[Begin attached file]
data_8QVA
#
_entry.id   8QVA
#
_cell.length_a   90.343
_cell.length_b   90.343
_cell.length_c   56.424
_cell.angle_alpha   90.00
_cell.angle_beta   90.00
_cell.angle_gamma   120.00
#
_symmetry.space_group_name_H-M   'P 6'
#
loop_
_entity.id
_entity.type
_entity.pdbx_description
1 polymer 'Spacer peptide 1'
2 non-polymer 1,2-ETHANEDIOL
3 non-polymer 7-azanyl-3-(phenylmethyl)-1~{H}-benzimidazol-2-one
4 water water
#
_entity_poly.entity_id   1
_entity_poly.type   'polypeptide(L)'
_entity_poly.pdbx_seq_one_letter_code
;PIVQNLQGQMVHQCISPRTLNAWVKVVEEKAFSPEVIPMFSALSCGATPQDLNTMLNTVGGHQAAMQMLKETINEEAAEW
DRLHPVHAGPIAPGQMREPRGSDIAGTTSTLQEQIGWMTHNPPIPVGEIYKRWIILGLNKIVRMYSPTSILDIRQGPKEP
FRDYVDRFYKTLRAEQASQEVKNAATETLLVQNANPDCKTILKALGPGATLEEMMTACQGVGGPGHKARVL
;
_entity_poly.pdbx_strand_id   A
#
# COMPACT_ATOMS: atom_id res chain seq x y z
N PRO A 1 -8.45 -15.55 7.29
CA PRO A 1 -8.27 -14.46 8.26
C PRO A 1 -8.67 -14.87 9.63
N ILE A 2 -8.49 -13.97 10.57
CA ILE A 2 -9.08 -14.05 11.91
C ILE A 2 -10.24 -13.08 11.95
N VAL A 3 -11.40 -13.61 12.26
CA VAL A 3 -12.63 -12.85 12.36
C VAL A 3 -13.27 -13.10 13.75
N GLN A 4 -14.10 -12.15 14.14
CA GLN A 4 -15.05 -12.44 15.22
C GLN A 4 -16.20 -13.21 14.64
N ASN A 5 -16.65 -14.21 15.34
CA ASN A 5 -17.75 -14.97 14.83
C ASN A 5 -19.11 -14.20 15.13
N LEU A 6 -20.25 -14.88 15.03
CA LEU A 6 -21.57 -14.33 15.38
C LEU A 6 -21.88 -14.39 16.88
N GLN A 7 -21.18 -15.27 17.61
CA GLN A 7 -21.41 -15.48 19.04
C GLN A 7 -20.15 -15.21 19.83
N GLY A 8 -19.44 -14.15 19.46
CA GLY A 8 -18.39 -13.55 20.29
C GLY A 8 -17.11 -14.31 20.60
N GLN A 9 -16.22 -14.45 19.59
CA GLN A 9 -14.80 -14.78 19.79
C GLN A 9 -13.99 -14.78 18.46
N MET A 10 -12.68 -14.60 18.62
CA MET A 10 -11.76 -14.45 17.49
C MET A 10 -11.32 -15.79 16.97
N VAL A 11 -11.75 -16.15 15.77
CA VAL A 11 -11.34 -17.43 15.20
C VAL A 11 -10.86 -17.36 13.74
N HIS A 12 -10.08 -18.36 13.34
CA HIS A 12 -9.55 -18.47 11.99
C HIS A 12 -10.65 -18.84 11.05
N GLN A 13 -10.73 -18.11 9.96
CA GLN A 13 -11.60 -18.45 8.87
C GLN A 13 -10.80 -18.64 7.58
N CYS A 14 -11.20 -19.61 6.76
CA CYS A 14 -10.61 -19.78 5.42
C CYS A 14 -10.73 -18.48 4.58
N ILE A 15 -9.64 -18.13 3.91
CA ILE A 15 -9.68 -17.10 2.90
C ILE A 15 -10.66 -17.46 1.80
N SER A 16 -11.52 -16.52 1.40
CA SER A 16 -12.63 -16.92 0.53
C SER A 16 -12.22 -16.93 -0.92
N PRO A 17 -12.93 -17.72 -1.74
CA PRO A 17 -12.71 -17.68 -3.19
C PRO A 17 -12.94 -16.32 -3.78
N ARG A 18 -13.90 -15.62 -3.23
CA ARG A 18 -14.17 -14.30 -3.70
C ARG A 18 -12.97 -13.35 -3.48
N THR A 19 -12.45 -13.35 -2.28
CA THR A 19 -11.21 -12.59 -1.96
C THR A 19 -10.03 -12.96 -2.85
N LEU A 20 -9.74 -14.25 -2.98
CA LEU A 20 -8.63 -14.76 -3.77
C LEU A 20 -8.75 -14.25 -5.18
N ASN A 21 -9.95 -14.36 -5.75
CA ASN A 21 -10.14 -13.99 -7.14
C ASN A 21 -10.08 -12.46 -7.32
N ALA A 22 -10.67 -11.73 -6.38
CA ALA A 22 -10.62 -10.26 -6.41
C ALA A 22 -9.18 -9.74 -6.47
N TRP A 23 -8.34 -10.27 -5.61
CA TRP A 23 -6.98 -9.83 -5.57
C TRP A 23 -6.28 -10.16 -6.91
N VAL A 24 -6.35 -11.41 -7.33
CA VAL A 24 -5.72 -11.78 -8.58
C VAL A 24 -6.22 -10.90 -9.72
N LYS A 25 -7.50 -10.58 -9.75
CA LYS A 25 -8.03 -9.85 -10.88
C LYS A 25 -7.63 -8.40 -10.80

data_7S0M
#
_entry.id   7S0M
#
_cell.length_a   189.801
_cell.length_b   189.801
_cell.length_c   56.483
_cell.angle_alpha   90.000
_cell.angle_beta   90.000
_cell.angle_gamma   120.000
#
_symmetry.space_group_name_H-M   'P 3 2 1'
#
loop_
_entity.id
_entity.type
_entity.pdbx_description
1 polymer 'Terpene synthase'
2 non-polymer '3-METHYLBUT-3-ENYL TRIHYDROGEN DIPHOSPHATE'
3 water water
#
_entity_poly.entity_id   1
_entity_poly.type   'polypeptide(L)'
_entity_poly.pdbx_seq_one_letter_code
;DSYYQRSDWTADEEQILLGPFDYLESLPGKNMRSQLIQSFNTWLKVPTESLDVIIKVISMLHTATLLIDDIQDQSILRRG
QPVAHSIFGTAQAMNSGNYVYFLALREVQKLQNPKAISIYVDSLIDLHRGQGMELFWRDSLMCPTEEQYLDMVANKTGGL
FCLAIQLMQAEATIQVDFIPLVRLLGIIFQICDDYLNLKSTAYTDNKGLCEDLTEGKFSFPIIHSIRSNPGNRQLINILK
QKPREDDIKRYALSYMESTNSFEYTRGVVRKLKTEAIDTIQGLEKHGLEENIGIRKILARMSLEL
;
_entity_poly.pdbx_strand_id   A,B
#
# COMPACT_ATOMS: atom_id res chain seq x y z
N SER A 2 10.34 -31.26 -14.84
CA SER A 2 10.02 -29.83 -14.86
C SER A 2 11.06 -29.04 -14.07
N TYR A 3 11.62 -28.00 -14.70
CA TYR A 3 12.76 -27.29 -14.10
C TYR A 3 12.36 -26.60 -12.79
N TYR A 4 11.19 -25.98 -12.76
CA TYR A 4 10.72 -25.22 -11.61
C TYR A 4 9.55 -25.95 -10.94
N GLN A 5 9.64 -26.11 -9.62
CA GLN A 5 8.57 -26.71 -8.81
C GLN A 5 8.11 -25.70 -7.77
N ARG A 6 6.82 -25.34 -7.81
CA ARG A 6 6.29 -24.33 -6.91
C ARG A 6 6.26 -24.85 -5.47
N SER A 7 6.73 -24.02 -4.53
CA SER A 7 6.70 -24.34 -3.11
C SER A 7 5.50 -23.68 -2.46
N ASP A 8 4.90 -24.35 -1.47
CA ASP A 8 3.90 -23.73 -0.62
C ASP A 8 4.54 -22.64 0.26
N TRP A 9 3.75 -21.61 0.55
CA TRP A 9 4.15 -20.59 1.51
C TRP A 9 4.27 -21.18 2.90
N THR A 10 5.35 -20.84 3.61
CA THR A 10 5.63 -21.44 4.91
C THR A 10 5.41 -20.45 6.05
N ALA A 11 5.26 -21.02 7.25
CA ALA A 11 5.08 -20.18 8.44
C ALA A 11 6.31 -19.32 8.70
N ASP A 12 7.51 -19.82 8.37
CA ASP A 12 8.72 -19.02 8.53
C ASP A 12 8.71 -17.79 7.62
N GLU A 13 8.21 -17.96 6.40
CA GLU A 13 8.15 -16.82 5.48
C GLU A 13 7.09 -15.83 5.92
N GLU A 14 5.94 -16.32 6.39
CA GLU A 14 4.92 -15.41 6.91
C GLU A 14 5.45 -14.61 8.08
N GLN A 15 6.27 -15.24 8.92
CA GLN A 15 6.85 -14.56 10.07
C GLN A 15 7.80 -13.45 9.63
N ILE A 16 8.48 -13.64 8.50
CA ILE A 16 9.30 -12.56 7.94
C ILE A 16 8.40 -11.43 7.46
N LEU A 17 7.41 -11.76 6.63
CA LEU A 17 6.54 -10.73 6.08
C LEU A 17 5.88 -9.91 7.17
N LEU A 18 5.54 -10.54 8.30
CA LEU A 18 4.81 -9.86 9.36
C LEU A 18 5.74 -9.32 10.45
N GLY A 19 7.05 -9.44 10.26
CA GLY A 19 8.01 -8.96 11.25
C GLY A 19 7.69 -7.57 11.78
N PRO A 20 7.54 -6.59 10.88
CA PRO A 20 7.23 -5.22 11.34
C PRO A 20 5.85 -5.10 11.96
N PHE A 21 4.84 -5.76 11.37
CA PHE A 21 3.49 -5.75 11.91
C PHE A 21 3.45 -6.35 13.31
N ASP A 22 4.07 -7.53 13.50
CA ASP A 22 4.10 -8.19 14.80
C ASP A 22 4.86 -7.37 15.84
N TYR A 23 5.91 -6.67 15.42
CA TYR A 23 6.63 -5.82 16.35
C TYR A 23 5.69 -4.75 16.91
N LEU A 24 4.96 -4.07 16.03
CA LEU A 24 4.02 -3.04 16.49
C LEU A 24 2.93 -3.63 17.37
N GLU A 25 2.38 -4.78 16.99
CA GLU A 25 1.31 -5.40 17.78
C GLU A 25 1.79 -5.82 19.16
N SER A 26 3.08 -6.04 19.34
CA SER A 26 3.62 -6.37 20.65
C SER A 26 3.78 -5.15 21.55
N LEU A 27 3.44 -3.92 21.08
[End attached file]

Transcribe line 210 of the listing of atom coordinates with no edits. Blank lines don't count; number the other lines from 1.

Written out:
CA GLU A 25 1.31 -5.40 17.78